Crohn’s disease can have an impact on many aspects of your life, from what you eat to the activities you do. It might also affect your menstrual cycle.

Some women find their Crohn’s symptoms get worse around the time of their period. Others have more painful or irregular periods. Having more sporadic periods can be a big problem if you’re trying to get pregnant.

The following are a few ways Crohn’s disease can affect your menstrual cycle, and what to do about it.

Crohn’s disease can throw your normal menstrual cycle out of whack. Your periods may come more often, less often, or not at all.

These disturbances to your cycle are in part due to changing hormone levels. Drugs you take to manage your Crohn’s symptoms may also be involved. Steroid medications can make your menstrual cycles more erratic.

Irregular periods can be a problem if you want to get pregnant. But once you’ve lived with Crohn’s for a few years, your periods should become more regular again.

Most people are diagnosed with Crohn’s disease between ages 15 and 35. Girls diagnosed with Crohn’s disease in their early teens typically get their first period later than usual.

Taking steroids or being underweight can also delay your first period. Some girls don’t even get a period until their Crohn’s goes into remission.

Crohn’s disease can affect your period symptoms and vice versa. If you’ve noticed your Crohn’s symptoms get worse during the time around your period, you’re not imagining things.

A 2014 study found that women with an inflammatory bowel disease (IBD) like Crohn’s or ulcerative colitis have more pain and a heavier flow during their periods than those without IBD. They also have an uptick in symptoms, like diarrhea, nausea, belly cramps, and gas.

Women who had painful periods before they got their Crohn’s diagnosis tend to have more pain and other symptoms during their periods than those who didn’t.

Researchers think some of the Crohn’s symptoms that occur during your period may be due to the release of substances called prostaglandins.

Prostaglandins make your uterus contract to expel its lining. They also make muscles in your gastrointestinal (GI) tract contract, which can cause symptoms like pain and diarrhea.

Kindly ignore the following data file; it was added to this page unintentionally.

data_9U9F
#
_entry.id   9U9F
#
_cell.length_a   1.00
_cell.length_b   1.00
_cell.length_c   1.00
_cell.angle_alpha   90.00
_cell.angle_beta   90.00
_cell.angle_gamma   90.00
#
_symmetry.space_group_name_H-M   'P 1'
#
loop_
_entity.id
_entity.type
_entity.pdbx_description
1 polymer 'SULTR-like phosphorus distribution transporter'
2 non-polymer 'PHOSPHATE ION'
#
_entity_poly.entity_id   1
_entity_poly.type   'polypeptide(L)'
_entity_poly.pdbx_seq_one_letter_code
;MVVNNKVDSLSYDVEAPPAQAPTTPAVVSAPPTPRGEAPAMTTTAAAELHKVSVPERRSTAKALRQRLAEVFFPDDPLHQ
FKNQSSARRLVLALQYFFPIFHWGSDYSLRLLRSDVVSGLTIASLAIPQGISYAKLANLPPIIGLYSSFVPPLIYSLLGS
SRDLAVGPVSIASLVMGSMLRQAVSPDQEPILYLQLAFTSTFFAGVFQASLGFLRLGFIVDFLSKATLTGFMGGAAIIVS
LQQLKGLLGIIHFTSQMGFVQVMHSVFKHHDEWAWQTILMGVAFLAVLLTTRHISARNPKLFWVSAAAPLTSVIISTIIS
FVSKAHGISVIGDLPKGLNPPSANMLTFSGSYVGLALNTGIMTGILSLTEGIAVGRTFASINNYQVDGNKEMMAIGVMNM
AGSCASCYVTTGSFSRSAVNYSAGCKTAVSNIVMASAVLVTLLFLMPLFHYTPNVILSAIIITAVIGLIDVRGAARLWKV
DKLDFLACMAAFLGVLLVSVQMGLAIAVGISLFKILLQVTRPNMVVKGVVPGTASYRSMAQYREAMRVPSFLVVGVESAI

Inflammation from Crohn’s disease may affect levels of hormones that contribute to period symptoms. Whether you experience more or worse Crohn’s symptoms during your period may depend on your condition’s severity and what medications you take to treat it.

Sometimes it’s hard to tell whether your period or Crohn’s disease is to blame for how you feel. The two conditions can cause confusingly similar symptoms, including:

  • nausea and vomiting
  • diarrhea
  • achiness
  • irritability
  • trouble sleeping

Hormones control your menstrual cycle. Each month, the pituitary gland at the base of your brain releases follicle-stimulating hormone (FSH) and luteinizing hormone (LH). These hormones stimulate follicles in your ovaries to mature and produce an egg.

Estrogen levels gradually rise throughout your cycle. This leads to a surge in LH, which causes one egg to mature. Levels of the hormone progesterone rise to prepare the lining of your uterus for a possible pregnancy.

If you don’t get pregnant, your hormone levels drop. Your uterine lining sheds and you get your period.

Crohn’s disease causes inflammation, which can alter levels of the hormones that control your menstrual cycle. This can lead to more irregular periods.

One way to manage both your period and Crohn’s symptoms is to take birth control pills.

Birth control pills may make your periods more regular, lighter, and less painful. The pill can also improve Crohn’s symptoms that flare up around the time of your period.

Use caution when taking certain over-the-counter treatments for period symptoms. Nonsteroidal anti-inflammatory drugs (NSAIDs) like ibuprofen (Advil, Motrin) and aspirin can make your Crohn’s disease symptoms worse, and they may trigger a flare.

See the doctor who treats your Crohn’s disease if you notice your symptoms get worse around the time of your period. If your periods are painful or irregular, see a gynecologist for advice.

Your doctor may want to check you for other diseases that can cause similar symptoms, like endometriosis. Women with endometriosis have an increased risk for Crohn’s disease.

Crohn’s disease can affect your menstrual cycle. Your periods may not come as regularly as they did before you got your diagnosis. You may have more pain, diarrhea, and other symptoms during your periods.

Eventually, your menstrual cycle should even out. Managing your Crohn’s disease with the right treatment should help put you back into a normal cycle rhythm.